The play's the thing: Obama visits Globe on Shakespeare's 400th

LONDON, UNITED KINGDOM- Barack Obama on Saturday strutted the stage of William Shakespeare's Globe Theatre in London, joining in festivities to mark 400 years since The Bard's death.
The US president was treated to scenes from Hamlet on his early morning visit to the venue, a reconstruction on the banks of the River Thames of a theatre dating back to the 16th century.

Actors from a company that embarked on a two-year Hamlet world tour in 2014, playing to more than 100,000 people in 197 countries, put on a special performance for the president.
Obama watched actors perform various scenes from the tragedy, including the famous "To be, or not to be" soliloquy from the fictional Danish prince.
The president stood in the open-air theatre watching intently, at times swaying back and forth on his feet to the music.
He clapped loudly following the show and joined actors on the stage afterwards.
"Let me shake hands with everyone. That was wonderful. I don't want it to stop," Obama said.
The performers returned to London on Friday from their world tour, and will perform their four final shows at the Globe this weekend.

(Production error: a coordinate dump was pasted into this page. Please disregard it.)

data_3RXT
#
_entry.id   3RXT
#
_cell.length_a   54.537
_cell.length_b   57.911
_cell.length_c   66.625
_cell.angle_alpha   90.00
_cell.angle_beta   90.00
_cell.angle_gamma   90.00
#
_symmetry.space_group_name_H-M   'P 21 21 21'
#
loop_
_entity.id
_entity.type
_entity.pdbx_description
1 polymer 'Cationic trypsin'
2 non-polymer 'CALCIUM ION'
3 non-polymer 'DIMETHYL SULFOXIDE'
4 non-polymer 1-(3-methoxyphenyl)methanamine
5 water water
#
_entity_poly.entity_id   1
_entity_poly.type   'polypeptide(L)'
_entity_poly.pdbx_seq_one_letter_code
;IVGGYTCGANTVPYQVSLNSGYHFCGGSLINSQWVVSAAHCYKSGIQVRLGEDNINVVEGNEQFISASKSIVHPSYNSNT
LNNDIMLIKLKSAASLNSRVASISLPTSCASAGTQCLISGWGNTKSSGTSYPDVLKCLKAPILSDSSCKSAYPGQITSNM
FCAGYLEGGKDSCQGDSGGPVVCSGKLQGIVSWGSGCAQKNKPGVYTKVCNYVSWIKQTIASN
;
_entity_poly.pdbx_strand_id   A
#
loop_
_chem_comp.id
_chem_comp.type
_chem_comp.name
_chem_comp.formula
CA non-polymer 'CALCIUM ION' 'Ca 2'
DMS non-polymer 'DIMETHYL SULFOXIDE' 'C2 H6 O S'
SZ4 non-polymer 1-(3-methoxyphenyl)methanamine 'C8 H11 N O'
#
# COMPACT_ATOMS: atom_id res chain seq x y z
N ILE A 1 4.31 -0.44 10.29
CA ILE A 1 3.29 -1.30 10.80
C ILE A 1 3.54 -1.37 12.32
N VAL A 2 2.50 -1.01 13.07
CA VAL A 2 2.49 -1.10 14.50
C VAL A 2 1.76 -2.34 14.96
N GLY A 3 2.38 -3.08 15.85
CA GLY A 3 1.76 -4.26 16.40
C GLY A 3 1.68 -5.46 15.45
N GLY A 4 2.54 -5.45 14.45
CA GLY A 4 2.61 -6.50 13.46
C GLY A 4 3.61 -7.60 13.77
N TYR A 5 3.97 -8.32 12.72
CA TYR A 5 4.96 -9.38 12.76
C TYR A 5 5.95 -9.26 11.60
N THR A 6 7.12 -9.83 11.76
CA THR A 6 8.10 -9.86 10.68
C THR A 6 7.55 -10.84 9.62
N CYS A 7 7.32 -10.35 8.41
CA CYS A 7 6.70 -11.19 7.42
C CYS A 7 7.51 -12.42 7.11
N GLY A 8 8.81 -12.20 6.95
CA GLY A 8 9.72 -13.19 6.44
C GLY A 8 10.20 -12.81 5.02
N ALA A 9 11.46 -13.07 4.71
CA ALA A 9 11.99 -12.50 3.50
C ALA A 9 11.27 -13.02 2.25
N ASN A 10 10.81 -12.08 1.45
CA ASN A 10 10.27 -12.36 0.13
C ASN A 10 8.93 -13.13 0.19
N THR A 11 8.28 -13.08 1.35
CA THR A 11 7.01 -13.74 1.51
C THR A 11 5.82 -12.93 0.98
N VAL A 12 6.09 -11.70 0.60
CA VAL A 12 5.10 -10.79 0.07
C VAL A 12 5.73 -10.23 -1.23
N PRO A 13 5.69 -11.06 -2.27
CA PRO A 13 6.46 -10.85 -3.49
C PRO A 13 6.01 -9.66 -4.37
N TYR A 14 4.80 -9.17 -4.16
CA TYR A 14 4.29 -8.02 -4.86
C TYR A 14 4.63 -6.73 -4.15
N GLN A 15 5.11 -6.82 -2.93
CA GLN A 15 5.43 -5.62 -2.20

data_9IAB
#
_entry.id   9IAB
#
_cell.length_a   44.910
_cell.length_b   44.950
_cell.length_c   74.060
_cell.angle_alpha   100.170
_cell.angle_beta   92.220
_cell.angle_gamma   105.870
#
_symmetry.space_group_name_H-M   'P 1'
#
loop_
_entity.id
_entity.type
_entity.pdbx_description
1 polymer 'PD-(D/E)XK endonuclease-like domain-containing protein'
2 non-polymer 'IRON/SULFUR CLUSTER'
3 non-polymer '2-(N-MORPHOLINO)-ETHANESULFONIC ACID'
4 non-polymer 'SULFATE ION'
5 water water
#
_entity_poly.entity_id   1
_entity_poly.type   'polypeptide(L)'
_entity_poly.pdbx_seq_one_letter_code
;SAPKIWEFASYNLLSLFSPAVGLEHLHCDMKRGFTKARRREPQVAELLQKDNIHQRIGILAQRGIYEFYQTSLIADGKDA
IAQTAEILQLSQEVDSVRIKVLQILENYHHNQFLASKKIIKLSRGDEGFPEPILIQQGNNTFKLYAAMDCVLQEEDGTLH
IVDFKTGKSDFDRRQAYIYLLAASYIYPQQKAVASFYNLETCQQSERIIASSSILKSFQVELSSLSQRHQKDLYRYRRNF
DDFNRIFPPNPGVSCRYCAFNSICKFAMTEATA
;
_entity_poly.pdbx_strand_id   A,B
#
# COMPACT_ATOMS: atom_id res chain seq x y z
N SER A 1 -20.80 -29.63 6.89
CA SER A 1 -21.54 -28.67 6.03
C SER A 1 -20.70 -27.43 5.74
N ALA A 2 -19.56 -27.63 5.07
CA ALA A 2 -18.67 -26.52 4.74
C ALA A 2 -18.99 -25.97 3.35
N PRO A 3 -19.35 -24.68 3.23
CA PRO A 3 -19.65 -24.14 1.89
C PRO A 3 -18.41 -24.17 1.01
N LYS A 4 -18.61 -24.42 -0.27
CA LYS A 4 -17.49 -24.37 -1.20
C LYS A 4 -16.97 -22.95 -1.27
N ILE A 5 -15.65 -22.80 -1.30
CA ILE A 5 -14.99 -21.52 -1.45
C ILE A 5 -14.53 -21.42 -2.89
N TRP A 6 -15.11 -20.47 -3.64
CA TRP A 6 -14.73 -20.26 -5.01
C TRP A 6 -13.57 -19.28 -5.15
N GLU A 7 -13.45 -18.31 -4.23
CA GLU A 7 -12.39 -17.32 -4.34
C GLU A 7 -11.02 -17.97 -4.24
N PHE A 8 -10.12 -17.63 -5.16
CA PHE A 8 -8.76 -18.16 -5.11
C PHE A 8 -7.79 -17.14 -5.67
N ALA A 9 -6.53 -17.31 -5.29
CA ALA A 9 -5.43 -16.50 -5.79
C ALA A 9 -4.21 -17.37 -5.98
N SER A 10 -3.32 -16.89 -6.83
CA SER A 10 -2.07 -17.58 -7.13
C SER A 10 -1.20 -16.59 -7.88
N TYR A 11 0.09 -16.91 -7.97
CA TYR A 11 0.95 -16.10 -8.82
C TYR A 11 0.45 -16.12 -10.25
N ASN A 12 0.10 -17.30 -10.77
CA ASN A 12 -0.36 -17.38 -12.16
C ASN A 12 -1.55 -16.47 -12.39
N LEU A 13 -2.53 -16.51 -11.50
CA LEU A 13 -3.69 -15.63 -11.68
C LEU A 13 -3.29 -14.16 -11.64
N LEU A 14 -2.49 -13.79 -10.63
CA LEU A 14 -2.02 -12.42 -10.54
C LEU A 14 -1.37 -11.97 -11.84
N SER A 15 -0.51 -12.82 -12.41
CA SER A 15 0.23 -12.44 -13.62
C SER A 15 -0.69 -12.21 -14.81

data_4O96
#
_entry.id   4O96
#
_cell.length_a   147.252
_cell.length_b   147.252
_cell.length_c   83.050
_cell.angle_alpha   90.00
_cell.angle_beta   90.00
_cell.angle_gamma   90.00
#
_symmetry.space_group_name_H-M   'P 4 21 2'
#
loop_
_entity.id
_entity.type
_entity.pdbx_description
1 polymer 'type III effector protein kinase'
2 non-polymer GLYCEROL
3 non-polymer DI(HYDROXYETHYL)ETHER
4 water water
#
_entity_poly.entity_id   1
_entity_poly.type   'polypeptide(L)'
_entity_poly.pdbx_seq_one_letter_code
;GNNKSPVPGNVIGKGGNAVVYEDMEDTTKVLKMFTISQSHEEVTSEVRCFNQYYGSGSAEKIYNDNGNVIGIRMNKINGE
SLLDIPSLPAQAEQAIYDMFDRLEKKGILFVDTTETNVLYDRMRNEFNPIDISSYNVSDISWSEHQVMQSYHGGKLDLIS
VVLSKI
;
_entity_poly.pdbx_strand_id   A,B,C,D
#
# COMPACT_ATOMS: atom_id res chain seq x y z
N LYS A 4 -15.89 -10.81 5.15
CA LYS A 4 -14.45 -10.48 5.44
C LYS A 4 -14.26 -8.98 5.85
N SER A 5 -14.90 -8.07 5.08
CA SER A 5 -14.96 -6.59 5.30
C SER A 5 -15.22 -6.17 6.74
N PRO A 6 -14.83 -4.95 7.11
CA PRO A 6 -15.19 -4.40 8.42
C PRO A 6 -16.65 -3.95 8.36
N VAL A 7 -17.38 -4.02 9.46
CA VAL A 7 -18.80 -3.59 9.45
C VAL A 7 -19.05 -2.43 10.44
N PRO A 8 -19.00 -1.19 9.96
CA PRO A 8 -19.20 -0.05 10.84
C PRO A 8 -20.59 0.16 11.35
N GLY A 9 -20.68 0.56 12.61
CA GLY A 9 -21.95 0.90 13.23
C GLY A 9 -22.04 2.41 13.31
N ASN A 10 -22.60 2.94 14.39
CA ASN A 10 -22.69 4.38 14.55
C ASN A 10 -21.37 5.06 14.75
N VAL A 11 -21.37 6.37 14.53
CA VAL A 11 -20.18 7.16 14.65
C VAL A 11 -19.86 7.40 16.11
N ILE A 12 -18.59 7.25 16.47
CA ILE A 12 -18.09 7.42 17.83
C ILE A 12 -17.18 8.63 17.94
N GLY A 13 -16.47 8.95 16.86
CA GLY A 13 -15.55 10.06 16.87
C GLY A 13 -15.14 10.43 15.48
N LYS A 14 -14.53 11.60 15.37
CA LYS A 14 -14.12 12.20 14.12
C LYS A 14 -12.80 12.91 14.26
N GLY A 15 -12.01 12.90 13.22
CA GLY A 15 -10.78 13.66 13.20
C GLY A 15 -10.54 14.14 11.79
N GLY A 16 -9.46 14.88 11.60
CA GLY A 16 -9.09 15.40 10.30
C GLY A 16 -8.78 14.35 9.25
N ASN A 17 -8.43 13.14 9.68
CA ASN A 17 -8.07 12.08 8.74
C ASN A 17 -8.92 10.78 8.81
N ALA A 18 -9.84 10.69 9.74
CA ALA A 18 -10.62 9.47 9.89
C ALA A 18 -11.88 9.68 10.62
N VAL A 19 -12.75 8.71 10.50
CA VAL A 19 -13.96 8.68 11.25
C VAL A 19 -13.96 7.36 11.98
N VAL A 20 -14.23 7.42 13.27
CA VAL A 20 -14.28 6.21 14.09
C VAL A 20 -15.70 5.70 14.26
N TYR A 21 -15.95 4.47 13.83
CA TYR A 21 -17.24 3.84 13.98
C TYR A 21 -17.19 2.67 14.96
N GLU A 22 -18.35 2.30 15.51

Obama was also given a tour of the playhouse by Patrick Spottiswoode, director of director of education at the theatre.
"You're doing a great job," he told Spottiswoode.
The Globe was rebuilt close to its original site and stages authentic period performances of plays by Shakespeare and others.
The theatre's artistic director Dominic Dromgoole said it was "an honour" to host the president -- whose 2008 campaign slogan, he added, had inspired the Hamlet world tour.
"At the end of an extraordinary journey all around the world, it is great to return home to the Globe and to be able to perform a few scenes and to be welcomed back by President Barack Obama," said Dromgoole.
"The spirit of 'Yes we can' has informed the entire tour and it's an honour to meet the man who coined the phrase, and who exemplifies its spirit."
William Shakespeare's hometown of Stratford-upon-Avon on Saturday leads the global celebrations to mark four centuries since his death, with star-studded plays, concerts and parades.
Focal points for the celebrations include Shakespeare's family home in Stratford, where it is assumed he was born in 1564, and the Holy Trinity Church, where he was buried.
From Warsaw, to Dubai and Las Vegas, Shakespeare's work will also be playing to packed houses to mark the occasion, highlighting the international appeal of the English language's leading playwright.

Sunday, April 24th 2016

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